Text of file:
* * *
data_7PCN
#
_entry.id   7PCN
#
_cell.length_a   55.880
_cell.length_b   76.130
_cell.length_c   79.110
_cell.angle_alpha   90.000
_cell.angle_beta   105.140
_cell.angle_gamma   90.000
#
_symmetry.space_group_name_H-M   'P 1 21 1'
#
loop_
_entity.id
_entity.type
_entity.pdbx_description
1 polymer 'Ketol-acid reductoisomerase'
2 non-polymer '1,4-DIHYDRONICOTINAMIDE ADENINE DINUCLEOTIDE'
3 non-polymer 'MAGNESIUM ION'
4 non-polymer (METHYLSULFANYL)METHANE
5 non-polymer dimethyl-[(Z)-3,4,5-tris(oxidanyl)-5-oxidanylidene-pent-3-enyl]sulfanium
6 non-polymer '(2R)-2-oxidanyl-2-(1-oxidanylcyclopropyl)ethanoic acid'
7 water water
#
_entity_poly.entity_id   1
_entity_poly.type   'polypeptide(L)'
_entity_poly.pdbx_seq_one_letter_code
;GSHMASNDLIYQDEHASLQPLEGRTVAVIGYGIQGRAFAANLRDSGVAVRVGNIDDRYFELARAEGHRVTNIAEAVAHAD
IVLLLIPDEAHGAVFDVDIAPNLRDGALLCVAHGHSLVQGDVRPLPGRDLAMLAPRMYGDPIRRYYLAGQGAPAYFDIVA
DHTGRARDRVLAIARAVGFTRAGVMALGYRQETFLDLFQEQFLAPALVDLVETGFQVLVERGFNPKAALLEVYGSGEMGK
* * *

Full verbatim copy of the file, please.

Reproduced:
data_7PCN
#
_entry.id   7PCN
#
_cell.length_a   55.880
_cell.length_b   76.130
_cell.length_c   79.110
_cell.angle_alpha   90.000
_cell.angle_beta   105.140
_cell.angle_gamma   90.000
#
_symmetry.space_group_name_H-M   'P 1 21 1'
#
loop_
_entity.id
_entity.type
_entity.pdbx_description
1 polymer 'Ketol-acid reductoisomerase'
2 non-polymer '1,4-DIHYDRONICOTINAMIDE ADENINE DINUCLEOTIDE'
3 non-polymer 'MAGNESIUM ION'
4 non-polymer (METHYLSULFANYL)METHANE
5 non-polymer dimethyl-[(Z)-3,4,5-tris(oxidanyl)-5-oxidanylidene-pent-3-enyl]sulfanium
6 non-polymer '(2R)-2-oxidanyl-2-(1-oxidanylcyclopropyl)ethanoic acid'
7 water water
#
_entity_poly.entity_id   1
_entity_poly.type   'polypeptide(L)'
_entity_poly.pdbx_seq_one_letter_code
;GSHMASNDLIYQDEHASLQPLEGRTVAVIGYGIQGRAFAANLRDSGVAVRVGNIDDRYFELARAEGHRVTNIAEAVAHAD
IVLLLIPDEAHGAVFDVDIAPNLRDGALLCVAHGHSLVQGDVRPLPGRDLAMLAPRMYGDPIRRYYLAGQGAPAYFDIVA
DHTGRARDRVLAIARAVGFTRAGVMALGYRQETFLDLFQEQFLAPALVDLVETGFQVLVERGFNPKAALLEVYGSGEMGK